“It started 10 years ago when Alan and I went on Priceline and found a $38 round-trip ticket to Memphis for the weekend,” she said, unable to control her laughter at the memory. “I always wanted to visit Graceland because I had become an Elvis fan.

“So we went there, saw Graceland and walked around the city a little bit. We walked past Sun Studio and then checked Memphis off our list.”

Andrea paused for a moment, lost in a pleasant memory.

Alan Grossman, left, and Andrea Shaw in their apartment, which features a cutout of the King.   Photo by Lesley Sussman

Alan Grossman, left, and Andrea Shaw in their apartment, which features a cutout of the King. Photo by Lesley Sussman

“It was a visceral experience visiting Graceland,” she said. “And if you’ve ever been there, I think you know what I mean.

“Over the next couple of years, I read Peter Guralnick’s two-volume biography on Elvis. That really turned me on and got me so interested in Elvis, that a couple of years after that, I said to Alan, ‘Let’s go back to Memphis and visit these places. I want to see where Elvis dated his girlfriend and where all this stuff happened — where he saw his first records pressed.’ ”

Andrea said that when they returned to the city, they assumed there would be an Elvis map to guide them to the different Elvis locations, like in Hollywood, where there are maps tracing the footsteps of classic movie stars.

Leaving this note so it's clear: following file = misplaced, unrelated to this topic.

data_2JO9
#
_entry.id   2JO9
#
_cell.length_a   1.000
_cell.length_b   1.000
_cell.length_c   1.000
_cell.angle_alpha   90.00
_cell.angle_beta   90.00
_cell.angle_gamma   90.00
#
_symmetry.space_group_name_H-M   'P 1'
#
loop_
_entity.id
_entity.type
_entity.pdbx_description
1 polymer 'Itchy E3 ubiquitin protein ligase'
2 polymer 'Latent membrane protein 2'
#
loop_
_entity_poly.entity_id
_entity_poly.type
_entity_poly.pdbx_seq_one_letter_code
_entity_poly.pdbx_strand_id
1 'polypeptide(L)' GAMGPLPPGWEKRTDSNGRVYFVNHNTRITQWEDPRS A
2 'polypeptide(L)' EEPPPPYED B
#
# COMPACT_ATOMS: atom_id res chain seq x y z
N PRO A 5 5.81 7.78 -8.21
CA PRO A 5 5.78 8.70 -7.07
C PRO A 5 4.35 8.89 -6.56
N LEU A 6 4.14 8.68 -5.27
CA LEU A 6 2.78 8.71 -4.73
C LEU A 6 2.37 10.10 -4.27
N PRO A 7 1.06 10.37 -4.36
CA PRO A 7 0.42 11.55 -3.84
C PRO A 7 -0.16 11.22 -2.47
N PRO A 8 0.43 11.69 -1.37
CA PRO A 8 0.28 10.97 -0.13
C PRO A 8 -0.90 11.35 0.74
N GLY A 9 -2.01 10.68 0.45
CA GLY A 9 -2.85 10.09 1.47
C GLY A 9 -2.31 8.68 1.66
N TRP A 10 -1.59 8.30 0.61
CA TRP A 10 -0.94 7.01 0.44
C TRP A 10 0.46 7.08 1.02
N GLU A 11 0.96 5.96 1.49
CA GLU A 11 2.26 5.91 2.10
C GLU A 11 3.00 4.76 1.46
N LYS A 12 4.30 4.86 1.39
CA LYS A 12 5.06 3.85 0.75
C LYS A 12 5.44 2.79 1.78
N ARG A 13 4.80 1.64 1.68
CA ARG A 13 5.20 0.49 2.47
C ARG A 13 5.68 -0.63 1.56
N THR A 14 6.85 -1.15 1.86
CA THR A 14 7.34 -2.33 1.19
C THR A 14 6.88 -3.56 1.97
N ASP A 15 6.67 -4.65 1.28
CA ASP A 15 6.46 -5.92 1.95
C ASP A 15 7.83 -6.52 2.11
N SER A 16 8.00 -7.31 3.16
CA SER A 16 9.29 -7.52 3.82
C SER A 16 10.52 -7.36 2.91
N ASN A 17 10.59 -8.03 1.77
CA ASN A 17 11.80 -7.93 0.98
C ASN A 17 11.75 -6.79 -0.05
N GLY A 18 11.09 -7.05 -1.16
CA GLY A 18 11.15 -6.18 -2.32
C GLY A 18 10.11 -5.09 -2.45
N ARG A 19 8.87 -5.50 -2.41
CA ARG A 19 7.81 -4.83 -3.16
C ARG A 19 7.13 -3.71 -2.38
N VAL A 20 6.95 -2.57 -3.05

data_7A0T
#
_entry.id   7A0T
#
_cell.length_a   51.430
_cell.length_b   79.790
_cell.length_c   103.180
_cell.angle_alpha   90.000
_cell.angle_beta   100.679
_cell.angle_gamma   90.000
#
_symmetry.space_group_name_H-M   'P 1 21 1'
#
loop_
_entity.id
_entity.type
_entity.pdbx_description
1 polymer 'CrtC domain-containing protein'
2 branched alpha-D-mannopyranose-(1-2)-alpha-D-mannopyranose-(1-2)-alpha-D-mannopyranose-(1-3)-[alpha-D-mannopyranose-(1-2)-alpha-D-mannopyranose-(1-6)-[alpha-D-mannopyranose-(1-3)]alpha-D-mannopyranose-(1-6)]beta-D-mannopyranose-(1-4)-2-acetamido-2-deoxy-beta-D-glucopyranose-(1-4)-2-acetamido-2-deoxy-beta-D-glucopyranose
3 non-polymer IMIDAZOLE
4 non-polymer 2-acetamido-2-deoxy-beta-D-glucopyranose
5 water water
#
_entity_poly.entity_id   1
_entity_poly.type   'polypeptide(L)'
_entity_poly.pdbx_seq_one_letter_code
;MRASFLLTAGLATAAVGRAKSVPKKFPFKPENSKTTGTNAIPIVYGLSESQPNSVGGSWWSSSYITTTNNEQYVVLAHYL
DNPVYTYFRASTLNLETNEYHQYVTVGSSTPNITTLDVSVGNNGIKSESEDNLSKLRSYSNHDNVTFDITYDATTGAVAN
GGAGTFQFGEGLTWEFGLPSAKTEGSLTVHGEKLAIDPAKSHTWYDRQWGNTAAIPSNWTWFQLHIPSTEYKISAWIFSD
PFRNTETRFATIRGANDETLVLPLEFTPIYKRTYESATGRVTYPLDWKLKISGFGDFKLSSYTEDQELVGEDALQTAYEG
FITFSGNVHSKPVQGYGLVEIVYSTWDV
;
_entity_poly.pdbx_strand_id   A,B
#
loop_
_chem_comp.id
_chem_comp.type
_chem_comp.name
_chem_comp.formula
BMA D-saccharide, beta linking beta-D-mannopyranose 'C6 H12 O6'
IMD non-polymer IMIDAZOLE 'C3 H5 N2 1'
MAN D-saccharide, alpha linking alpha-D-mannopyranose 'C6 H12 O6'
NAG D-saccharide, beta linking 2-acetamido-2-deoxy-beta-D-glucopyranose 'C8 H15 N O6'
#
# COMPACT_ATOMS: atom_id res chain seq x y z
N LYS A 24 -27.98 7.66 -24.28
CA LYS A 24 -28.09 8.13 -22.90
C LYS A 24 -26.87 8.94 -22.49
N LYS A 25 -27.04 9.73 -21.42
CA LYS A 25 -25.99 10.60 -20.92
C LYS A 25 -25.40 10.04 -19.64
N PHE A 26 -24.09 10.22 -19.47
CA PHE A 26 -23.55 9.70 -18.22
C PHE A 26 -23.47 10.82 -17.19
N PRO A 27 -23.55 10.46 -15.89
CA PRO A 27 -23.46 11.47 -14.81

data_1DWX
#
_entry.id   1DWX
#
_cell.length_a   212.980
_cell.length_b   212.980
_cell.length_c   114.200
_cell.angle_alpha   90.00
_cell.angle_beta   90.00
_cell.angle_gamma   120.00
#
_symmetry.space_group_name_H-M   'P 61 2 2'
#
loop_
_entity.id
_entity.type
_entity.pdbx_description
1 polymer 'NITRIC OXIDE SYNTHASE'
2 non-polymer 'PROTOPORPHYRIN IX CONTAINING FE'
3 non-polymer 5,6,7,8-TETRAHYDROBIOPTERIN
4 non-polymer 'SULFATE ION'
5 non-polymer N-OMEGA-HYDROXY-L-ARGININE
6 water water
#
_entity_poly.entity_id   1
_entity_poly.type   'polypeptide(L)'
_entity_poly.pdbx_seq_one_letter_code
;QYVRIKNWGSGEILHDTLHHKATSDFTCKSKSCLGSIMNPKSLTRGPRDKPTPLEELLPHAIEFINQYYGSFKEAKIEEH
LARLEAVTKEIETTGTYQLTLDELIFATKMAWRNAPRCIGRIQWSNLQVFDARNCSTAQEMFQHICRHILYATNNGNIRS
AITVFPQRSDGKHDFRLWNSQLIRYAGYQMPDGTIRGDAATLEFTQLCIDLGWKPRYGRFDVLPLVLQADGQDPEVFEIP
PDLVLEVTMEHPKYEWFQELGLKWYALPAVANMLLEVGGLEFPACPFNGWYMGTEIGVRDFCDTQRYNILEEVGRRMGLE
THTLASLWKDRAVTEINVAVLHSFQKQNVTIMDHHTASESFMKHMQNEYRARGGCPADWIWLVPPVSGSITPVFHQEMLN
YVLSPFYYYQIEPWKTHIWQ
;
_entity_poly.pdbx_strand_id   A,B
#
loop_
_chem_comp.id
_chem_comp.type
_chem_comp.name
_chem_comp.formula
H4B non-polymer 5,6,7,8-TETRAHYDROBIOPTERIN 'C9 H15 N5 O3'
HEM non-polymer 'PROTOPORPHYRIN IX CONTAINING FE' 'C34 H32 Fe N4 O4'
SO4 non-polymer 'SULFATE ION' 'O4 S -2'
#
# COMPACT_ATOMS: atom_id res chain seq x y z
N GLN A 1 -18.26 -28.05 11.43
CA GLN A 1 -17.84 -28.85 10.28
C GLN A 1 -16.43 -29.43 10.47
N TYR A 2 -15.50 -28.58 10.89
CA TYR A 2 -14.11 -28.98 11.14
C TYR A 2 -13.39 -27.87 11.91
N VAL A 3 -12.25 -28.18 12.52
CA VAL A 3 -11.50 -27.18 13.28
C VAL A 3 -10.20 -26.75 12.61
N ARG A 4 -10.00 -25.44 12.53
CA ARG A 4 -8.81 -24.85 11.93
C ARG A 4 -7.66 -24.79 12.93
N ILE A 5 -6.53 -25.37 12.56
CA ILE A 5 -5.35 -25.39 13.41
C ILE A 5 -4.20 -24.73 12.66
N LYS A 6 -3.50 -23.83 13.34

“There was no map at all,” she said. “None. Nothing. And that’s what started it.”

It was now Alan’s turn to add to the story.

“You know,” he began, “Elvis changed my life.”

“Not God?” a reporter asked, as laughter shook the room.

“They could be one and the same,” Alan replied jokingly.

“When Elvis came on the scene,” he continued, “I was just about to become a teenager. It was that time of life when the only music on TV was ‘How Much is That Doggy in the Window?’ But when Elvis came along, he broke that little suburban Westchester shell I was in. It introduced me to teenage life in America. I saw stories about dancing and rioting in the streets when he showed up — things like that.”

Alan recalled how he and his family would watch Elvis on television.